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    Teaching Nature's Ways | Spring 2015 Out Here Magazine

    Unique school places the natural world at the heart of its learning

    a hallway in the school with faux trees on each column - the room along the hall has windows instead of walls
    Out Here

    By Nancy Dorman-Hickson

    Photography by Meg McKinney

    Students scamper into Munford Elementary School each morning beneath a ceiling of stalactites, past rock-like walls. Their innocent laughter mingles with the sound of trickling water as they make their way down a pebbled path to their classrooms.

    It's been called one of the most innovative schools in America. Every nook and cranny pays tribute to the Talladega National Forest that sits practically at its back door, from the faux longleaf pines along the walls to a 250-gallon aquarium containing native fish.

    Cafeteria walls serve as murals for lush scenes of the nearby national forest, allowing the children "to have the illusion of having a picnic at lunch," principal Brooke Morgan says.

    Munford Elementary and its unique emphasis on environmental themes originated in 2000 when a tax referendum to build two new schools in the area led to some creative thinking.

    "We chose to do theme immersion with environmental education," Morgan says. "The other school chose to do a theme revolving around the (Talladega) Super Speedway because it was really close to the racetrack."

    Such originality has been recognized; sprinkled throughout the school are awards ranging from Scholastic's Coolest School designation to Parents magazine's recognition of the school as one of the Top 10 Most Innovative Elementary Schools in America.

    'Sounds of the Forest' board on one wall
    The "Sounds of the Forest" board, located in the "Where the Wild Things Are" hallway, features animal tracks and a board that plays indigenous animal sounds.

    Where Learning Is Fun

    The school's environmental theme involves much more than just décor. Its 12 museum-quality interactive exhibits, placed among the school's three wings, fosters enjoyable learning about flora and fauna in the nearby forest.

    Pre-kindergarten through first grade enter their classrooms through an entrance labeled "The Enchanted Forest." Down this wing, exhibits emphasize how to distinguish types of leaves and tree bark, as well as the importance of recycling and the variety of products that can be made from wood.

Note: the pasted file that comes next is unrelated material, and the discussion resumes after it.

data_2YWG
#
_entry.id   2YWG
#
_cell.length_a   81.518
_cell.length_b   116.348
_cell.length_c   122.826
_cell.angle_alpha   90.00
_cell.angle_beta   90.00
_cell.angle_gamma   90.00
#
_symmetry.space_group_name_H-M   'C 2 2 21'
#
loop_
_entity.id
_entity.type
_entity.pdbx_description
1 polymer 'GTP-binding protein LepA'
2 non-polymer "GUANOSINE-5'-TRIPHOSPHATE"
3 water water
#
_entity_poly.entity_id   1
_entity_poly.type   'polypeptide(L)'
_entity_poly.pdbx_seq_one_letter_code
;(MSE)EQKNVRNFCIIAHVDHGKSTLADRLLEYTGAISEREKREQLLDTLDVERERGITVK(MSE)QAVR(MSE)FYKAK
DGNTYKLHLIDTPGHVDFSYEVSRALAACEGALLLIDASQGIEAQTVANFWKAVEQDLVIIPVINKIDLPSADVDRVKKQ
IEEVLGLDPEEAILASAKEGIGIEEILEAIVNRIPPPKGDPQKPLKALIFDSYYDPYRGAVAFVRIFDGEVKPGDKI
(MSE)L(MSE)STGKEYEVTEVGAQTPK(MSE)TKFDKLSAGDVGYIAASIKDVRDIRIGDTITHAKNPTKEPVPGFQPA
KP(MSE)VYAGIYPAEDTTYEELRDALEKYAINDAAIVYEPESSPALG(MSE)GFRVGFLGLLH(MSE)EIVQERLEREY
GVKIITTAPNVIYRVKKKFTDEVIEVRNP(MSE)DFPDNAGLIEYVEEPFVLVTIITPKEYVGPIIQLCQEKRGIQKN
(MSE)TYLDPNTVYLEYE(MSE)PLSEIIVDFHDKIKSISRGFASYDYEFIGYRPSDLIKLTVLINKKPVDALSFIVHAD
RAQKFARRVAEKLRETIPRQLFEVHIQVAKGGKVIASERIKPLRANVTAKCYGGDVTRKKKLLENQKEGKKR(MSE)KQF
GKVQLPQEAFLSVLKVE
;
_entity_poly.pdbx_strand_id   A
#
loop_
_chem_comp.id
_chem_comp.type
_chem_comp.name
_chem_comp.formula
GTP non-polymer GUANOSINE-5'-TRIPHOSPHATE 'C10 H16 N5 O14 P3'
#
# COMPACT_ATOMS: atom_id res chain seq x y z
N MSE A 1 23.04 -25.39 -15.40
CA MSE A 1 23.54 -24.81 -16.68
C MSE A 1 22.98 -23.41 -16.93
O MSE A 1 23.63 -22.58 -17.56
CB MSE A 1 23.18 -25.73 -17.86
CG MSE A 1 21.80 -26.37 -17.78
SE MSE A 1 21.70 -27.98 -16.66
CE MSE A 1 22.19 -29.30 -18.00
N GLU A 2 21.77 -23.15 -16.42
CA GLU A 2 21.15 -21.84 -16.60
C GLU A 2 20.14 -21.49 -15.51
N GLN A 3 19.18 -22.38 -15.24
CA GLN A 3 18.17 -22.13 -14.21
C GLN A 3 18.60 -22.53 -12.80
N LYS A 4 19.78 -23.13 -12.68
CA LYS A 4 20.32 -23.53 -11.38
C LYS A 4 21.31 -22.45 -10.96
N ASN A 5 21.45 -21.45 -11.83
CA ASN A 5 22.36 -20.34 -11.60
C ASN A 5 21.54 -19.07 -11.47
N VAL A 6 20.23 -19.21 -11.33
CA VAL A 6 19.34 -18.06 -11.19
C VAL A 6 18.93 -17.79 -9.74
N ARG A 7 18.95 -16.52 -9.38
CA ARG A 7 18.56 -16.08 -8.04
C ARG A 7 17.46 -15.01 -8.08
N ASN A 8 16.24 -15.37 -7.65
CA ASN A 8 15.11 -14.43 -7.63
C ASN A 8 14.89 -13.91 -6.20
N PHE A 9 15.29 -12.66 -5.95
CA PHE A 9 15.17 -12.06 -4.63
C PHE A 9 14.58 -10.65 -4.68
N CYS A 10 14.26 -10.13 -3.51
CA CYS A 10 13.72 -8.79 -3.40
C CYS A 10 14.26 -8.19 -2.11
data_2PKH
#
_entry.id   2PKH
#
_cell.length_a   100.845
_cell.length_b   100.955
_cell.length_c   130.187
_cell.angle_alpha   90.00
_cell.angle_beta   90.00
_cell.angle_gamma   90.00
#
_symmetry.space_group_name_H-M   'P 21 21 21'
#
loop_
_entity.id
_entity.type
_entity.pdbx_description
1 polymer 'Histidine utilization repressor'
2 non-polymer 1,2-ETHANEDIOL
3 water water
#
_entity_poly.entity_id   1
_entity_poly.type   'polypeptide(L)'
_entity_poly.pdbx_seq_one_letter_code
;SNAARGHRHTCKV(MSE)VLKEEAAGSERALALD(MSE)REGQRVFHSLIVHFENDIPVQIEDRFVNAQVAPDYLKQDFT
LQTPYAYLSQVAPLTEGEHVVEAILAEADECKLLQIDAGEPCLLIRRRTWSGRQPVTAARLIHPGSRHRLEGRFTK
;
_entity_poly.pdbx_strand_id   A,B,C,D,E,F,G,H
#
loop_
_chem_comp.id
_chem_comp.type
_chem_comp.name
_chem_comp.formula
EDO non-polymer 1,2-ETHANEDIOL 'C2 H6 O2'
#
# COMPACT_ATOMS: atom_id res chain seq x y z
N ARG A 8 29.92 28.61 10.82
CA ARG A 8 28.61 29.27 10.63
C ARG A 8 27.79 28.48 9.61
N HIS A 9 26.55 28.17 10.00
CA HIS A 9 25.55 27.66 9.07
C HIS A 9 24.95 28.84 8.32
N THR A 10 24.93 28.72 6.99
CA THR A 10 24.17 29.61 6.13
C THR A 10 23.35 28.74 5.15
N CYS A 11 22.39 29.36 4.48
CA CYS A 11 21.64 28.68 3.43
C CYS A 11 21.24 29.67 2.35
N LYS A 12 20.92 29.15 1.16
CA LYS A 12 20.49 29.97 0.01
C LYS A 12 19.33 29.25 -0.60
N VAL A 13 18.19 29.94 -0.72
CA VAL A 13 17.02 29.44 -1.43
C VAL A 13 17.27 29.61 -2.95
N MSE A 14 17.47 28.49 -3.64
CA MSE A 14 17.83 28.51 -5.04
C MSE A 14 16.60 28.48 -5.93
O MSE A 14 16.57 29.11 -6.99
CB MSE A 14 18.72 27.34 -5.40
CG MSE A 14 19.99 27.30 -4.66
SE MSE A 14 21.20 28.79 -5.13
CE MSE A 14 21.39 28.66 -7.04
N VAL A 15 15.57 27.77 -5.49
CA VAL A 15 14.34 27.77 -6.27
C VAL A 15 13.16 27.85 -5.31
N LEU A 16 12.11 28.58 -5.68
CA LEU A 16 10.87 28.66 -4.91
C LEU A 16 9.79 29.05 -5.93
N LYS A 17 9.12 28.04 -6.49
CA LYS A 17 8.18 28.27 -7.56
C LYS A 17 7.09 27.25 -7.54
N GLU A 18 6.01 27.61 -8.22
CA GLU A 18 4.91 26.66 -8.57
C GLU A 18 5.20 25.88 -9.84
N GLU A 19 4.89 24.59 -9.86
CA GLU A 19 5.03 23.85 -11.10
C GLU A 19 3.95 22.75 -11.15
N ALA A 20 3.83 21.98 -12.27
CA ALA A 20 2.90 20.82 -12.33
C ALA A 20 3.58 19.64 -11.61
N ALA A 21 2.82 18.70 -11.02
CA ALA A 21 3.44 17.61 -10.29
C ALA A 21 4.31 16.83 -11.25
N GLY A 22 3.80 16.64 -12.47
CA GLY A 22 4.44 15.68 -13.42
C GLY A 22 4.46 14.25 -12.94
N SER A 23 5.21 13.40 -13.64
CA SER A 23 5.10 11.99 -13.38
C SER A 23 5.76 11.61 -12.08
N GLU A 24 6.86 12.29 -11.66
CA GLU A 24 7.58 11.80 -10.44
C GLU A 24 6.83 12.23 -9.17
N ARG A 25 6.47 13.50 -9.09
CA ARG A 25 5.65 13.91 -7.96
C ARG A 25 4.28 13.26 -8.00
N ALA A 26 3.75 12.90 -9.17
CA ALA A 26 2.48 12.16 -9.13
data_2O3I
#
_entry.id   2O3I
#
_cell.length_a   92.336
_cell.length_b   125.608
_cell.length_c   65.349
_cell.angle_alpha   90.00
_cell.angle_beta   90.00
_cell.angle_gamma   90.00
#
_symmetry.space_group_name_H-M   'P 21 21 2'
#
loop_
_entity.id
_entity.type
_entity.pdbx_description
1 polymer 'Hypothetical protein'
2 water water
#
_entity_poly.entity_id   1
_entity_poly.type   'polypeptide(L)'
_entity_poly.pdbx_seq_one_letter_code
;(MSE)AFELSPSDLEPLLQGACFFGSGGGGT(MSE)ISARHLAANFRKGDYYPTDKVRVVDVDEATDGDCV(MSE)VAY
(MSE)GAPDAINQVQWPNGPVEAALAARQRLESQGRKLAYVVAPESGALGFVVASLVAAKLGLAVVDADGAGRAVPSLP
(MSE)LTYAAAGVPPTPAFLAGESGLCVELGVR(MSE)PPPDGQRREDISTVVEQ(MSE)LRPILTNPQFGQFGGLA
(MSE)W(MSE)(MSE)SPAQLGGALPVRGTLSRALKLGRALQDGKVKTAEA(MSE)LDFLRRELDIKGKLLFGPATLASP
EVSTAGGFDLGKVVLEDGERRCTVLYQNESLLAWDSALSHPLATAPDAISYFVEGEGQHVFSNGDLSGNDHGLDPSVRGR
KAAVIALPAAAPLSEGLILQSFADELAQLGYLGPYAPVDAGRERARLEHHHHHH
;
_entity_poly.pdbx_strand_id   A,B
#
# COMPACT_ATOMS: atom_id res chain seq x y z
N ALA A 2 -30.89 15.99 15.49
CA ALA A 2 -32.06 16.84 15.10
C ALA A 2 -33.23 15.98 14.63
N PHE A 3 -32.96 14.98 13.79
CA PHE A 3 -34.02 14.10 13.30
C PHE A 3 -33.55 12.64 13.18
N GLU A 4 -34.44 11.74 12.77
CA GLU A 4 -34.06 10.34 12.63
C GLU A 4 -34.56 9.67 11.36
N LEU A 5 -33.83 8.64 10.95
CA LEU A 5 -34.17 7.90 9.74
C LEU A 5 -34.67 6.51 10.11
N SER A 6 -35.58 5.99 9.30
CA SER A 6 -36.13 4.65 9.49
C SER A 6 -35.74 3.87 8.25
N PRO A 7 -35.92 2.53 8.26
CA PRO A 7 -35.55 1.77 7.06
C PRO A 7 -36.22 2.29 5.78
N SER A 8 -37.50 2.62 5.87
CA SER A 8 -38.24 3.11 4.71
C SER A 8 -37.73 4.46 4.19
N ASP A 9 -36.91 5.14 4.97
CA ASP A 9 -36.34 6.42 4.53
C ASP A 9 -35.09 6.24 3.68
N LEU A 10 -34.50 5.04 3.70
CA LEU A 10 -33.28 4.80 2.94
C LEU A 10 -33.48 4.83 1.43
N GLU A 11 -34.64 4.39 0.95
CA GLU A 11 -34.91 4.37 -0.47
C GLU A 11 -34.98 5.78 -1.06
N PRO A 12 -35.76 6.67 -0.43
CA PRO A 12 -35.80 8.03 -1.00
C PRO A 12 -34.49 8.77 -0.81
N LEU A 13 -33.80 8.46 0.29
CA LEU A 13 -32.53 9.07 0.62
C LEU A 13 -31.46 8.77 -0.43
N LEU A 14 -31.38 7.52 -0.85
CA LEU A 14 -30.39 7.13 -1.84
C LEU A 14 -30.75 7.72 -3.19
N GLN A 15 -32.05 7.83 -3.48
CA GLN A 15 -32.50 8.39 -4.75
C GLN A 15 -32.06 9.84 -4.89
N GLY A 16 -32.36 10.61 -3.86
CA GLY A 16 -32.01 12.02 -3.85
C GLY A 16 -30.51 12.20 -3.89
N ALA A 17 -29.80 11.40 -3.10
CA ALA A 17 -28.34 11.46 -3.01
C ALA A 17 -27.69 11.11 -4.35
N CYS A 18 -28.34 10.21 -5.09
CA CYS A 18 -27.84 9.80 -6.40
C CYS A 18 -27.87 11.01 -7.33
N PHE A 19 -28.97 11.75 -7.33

The "Where the Wild Things Are" hallway for second- and third-graders features animal tracks and a board with buttons that plays indigenous animal sounds.

    "They are asked not to press the buttons constantly," Morgan says with a laugh. "They especially love the owl."

    But the displays are more than just fun. They contain complex subjects such as photosynthesis and how to discern differences among the tree barks of a hickory, pine, dogwood, maple, red oak, cedar, and sweet gum.

    One exhibit features a tree slice from a 300-year longleaf pine. The ringed slice sports descriptive tags at various points along its lifeline, ranging from "1706-Ben Franklin Born" to "2000-Munford Elementary Built."

    "The Main Stream" wing for fourth and fifth grades includes details about soil samples, fire safety in the woods, and water issues.

    cafeteria wall mural
    A cafeteria mural of a forest creek contains a 250-gallon aquarium containing native fish that would be found in that creek.

    Encouraging Good Stewardship

    Munford Elementary enjoys a close partnership with the U.S. Forest Service, which has helped finance the school's science resource teacher, Kim Murray, who focuses on outdoor learning in the school's greenhouse, butterfly garden, plant boxes, pond, and along a nature trail.

    The Forest Service also participates, not only with unique demonstrations such as a prescribed environmental burn, but also to connect the 775 students to the natural world, and in particular, their little corner of it.

    "We did one on the endangered red cockaded woodpecker and its reliance on the longleaf pine for habitat," Morgan says. More longleaf pines were planted on campus as a result.

    The school and Forest Service also collaborate on a Get Outdoors Day community event featuring vendors, a band, and such activities as archery and wood making.

    The Forest Service personnel "are great partners," Morgan says. Indeed, students learn more about future job options in a school display labeled "Careers in Natural Resources," which describes the various options within the forest industry and service.

    But, ultimately, Munford Elementary isn't trying to graduate a student population of foresters. The school's goal is more big picture than that.

    "We want our students to understand that we have to take care of our environment and take care of nature and to understand the importance of recycling, (and) water quality," Morgan says. "It's important in this day and age that we are all very good stewards of our environment."

    Nancy Dorman-Hickson is a Birmingham, Ala., writer.

     

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